Jump to content


  • Posts

  • Joined

  • Last visited

Profile Information

  • Gender
    Not Telling
  • Location
    Washington State

wileydog's Achievements

New Member

New Member (1/6)

  1. thanks for your reply, Geoff. Let’s just say I’m looking for other options.
  2. Greetings! I’m looking for a professional concertina tuner in the PNW area. Searching online I found http://www.bellandreed.com/content/accordions/accordions.php in Seattle but not much else. Any recommendations or ideas? I would consider other areas in the western USA, but I’d prefer not to ship too far. Thanks! Scott
  3. Well, darn, I'd be interested if I wasn't hoping/planning on going to the Friday Harbor Irish Retreat next March. I live on the dry side of the state and have made it to a few workshops at Dusty Strings, but don't think I'll make it over the mountains twice during Winter/early spring. We'll see. Scott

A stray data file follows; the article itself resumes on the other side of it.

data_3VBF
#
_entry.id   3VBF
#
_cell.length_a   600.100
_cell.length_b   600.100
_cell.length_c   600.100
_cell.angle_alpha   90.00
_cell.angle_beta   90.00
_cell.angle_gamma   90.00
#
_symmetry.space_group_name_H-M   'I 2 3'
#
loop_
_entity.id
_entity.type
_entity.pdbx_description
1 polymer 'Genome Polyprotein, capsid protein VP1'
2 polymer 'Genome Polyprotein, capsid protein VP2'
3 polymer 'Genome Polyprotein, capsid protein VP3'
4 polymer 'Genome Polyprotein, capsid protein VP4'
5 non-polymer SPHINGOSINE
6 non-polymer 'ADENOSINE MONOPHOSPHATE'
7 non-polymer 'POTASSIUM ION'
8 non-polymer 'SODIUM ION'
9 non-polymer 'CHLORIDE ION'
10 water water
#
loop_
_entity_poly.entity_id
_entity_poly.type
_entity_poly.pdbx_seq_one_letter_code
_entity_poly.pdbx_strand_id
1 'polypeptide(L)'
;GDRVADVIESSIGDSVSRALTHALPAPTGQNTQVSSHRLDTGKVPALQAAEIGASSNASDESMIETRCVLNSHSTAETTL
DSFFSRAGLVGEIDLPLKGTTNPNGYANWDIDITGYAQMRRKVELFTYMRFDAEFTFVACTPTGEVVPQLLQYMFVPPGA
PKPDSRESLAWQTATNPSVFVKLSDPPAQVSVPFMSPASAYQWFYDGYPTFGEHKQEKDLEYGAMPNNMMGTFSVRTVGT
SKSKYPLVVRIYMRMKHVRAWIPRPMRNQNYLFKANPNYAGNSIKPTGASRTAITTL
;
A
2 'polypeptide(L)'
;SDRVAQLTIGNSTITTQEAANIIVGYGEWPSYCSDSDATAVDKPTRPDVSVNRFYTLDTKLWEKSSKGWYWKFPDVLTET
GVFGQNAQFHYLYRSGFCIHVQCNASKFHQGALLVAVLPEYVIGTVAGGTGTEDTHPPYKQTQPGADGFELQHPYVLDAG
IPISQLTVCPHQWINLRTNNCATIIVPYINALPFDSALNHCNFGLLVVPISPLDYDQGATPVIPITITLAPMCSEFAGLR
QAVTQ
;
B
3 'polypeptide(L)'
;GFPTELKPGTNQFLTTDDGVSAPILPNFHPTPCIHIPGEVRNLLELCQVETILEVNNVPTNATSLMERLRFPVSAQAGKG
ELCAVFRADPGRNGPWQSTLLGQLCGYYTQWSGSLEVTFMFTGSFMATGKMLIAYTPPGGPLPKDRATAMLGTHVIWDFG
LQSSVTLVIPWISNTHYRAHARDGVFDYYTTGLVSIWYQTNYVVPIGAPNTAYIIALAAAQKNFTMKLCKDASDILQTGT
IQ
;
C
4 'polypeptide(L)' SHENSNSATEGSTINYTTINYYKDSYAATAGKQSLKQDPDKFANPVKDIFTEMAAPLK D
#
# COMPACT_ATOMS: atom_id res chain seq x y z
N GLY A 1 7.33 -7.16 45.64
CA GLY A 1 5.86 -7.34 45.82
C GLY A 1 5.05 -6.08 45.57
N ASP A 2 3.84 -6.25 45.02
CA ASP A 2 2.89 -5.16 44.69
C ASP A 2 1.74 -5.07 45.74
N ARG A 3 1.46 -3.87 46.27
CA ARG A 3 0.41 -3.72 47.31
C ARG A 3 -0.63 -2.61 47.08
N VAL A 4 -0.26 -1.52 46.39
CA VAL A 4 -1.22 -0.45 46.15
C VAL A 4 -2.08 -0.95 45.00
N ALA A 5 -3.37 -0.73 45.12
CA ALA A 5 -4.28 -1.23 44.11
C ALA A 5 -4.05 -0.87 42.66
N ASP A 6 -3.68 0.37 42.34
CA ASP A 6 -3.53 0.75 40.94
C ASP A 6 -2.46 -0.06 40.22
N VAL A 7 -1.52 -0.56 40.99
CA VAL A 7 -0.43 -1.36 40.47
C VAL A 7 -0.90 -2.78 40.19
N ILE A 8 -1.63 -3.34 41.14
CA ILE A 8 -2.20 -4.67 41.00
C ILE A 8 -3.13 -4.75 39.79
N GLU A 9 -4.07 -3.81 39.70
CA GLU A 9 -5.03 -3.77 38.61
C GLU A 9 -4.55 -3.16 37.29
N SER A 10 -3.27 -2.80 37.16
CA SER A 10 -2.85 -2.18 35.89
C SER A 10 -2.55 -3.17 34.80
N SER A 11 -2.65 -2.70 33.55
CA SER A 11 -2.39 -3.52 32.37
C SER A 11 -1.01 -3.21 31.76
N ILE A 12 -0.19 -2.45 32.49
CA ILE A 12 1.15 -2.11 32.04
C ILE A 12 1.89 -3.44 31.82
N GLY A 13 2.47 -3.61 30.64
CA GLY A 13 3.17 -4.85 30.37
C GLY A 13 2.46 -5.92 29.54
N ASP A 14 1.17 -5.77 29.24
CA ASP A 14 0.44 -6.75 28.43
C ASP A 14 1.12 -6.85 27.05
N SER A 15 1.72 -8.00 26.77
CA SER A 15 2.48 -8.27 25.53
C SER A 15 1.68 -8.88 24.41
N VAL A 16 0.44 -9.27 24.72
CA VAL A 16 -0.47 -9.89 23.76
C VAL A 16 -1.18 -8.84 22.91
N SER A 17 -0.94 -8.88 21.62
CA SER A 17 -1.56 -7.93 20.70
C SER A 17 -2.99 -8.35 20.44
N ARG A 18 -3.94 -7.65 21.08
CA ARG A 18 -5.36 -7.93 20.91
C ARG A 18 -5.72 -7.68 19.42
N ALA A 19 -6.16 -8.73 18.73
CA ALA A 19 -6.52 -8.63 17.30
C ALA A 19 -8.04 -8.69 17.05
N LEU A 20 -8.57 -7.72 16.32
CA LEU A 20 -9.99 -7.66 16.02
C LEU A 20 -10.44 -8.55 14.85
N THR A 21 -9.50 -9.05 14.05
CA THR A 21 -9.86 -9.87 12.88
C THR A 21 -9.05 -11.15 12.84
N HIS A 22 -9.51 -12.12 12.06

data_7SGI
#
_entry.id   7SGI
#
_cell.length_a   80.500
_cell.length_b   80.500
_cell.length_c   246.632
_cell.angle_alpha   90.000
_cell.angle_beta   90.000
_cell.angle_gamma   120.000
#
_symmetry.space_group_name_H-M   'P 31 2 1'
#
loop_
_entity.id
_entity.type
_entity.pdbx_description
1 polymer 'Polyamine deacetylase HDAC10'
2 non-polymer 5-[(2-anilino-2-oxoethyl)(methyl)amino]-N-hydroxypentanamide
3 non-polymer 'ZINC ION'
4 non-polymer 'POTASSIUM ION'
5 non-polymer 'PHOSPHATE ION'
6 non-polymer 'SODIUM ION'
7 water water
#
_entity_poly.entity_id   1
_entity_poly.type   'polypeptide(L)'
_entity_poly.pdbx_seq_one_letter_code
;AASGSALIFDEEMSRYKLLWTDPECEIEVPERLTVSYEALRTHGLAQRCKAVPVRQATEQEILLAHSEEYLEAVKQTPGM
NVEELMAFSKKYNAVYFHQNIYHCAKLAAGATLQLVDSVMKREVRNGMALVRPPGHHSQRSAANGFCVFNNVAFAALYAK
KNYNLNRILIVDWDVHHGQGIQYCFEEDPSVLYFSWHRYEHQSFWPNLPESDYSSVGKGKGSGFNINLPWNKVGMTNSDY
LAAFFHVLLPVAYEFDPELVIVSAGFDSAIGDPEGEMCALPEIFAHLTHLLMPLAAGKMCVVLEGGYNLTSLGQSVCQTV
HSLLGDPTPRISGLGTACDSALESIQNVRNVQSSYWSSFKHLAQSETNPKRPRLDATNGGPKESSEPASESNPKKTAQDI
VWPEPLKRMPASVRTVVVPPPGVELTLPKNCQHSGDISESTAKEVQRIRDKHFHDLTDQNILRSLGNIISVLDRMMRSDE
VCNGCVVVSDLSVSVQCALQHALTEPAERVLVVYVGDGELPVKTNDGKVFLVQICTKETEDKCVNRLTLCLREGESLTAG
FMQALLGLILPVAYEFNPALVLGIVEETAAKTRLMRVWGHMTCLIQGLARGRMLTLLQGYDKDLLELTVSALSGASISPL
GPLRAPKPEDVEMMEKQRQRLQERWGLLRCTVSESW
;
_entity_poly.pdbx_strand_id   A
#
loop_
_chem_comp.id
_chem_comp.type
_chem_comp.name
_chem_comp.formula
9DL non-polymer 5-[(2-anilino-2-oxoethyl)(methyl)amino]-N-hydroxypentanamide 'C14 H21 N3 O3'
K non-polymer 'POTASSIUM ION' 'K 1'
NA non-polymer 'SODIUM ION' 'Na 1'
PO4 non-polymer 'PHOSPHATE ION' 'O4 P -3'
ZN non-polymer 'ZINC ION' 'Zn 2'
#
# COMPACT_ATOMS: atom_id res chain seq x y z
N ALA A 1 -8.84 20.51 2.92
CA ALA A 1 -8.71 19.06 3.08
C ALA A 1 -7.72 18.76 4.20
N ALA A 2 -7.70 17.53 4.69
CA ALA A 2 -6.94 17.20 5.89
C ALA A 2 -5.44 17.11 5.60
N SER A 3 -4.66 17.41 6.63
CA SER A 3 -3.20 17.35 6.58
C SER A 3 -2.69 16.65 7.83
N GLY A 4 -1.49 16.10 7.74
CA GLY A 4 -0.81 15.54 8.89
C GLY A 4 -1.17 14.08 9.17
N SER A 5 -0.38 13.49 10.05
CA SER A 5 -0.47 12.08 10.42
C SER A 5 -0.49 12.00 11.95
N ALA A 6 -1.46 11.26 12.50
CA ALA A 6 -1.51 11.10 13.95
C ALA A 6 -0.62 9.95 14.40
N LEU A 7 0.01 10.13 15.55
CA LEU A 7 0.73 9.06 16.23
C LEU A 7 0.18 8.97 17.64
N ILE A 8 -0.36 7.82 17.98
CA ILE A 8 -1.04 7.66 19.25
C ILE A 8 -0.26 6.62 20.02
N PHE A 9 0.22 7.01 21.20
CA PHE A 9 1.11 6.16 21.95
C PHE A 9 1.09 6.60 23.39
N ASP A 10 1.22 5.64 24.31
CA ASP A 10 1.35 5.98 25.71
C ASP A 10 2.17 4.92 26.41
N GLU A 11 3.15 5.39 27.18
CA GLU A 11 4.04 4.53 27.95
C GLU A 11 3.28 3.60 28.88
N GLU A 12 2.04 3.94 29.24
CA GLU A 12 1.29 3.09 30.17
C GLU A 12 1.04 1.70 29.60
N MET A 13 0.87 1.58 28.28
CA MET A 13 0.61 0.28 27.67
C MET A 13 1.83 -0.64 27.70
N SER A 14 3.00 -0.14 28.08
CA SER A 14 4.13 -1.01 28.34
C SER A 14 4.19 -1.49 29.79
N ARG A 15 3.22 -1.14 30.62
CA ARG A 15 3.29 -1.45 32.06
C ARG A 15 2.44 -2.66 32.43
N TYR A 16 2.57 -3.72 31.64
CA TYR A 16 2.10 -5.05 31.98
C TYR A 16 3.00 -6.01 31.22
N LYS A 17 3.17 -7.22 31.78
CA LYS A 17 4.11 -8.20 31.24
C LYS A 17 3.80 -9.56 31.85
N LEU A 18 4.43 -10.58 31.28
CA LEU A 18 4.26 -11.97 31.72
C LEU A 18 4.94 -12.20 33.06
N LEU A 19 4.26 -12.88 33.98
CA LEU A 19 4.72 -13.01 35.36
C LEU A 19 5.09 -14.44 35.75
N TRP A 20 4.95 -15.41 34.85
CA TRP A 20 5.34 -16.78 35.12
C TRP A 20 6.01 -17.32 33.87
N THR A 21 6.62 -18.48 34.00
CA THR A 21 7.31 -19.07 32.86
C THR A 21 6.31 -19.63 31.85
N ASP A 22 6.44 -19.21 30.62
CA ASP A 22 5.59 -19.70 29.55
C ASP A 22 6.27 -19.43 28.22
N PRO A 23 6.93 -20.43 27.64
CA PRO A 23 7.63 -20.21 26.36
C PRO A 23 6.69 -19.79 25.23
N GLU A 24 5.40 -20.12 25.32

4. Nice job! I took the easy way out and traded in my Rochelle for the Clover. What'd you use for the finish on the wood? Scott
  5. have you got a link to Mad for Trad tutor. is it a book? or do you mean the Niall Vallely CD Rom yes, it's the Niall Vallely CD-Rom -
  6. I'm new to the Anglo too, and started out with Mick Bramich's book The Irish Concertina and learned a bit about cross-row playing. But I find myself wondering "am I playing too many notes in a row on the push or pull?". I try not to worry aout it too much, and just try to work out what buttons seem to be the easiest and most logical to pick to keep the music flowing. I don't want to learn a "system", but I do need some direction, so I've ordered the Mad for Trad tutor. From what I've read about it, I think I'll like the approach. I was hoping to go to Swannanoa this year and take the concertina class - but one day I looked at the house and yard and there's just too much to do! Next year I have my sights set on the Friday Harbor camp as it's a bit closer for me. Scott Arbuckle
  • Create New...